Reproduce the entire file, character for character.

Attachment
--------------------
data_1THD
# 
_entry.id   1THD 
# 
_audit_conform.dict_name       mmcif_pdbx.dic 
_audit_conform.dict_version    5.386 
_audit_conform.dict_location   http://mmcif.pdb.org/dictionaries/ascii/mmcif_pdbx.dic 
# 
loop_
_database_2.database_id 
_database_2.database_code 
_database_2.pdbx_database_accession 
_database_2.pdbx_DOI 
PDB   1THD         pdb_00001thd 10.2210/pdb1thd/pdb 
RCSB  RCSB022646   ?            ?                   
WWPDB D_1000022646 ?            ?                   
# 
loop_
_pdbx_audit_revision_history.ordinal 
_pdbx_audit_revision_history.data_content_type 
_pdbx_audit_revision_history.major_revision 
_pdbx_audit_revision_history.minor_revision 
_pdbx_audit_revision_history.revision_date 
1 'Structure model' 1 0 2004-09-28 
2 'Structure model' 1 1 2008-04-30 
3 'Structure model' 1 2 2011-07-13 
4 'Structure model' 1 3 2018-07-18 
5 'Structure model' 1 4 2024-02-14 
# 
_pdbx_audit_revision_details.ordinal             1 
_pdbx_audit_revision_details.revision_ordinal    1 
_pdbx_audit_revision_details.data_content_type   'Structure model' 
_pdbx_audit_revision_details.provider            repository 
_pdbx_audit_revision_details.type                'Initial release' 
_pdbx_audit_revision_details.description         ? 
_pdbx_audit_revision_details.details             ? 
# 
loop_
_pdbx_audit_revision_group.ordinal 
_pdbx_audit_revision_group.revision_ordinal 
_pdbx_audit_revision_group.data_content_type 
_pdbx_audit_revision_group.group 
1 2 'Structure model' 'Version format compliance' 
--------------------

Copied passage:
data_1THD
# 
_entry.id   1THD 
# 
_audit_conform.dict_name       mmcif_pdbx.dic 
_audit_conform.dict_version    5.386 
_audit_conform.dict_location   http://mmcif.pdb.org/dictionaries/ascii/mmcif_pdbx.dic 
# 
loop_
_database_2.database_id 
_database_2.database_code 
_database_2.pdbx_database_accession 
_database_2.pdbx_DOI 
PDB   1THD         pdb_00001thd 10.2210/pdb1thd/pdb 
RCSB  RCSB022646   ?            ?                   
WWPDB D_1000022646 ?            ?                   
# 
loop_
_pdbx_audit_revision_history.ordinal 
_pdbx_audit_revision_history.data_content_type 
_pdbx_audit_revision_history.major_revision 
_pdbx_audit_revision_history.minor_revision 
_pdbx_audit_revision_history.revision_date 
1 'Structure model' 1 0 2004-09-28 
2 'Structure model' 1 1 2008-04-30 
3 'Structure model' 1 2 2011-07-13 
4 'Structure model' 1 3 2018-07-18 
5 'Structure model' 1 4 2024-02-14 
# 
_pdbx_audit_revision_details.ordinal             1 
_pdbx_audit_revision_details.revision_ordinal    1 
_pdbx_audit_revision_details.data_content_type   'Structure model' 
_pdbx_audit_revision_details.provider            repository 
_pdbx_audit_revision_details.type                'Initial release' 
_pdbx_audit_revision_details.description         ? 
_pdbx_audit_revision_details.details             ? 
# 
loop_
_pdbx_audit_revision_group.ordinal 
_pdbx_audit_revision_group.revision_ordinal 
_pdbx_audit_revision_group.data_content_type 
_pdbx_audit_revision_group.group 
1 2 'Structure model' 'Version format compliance' 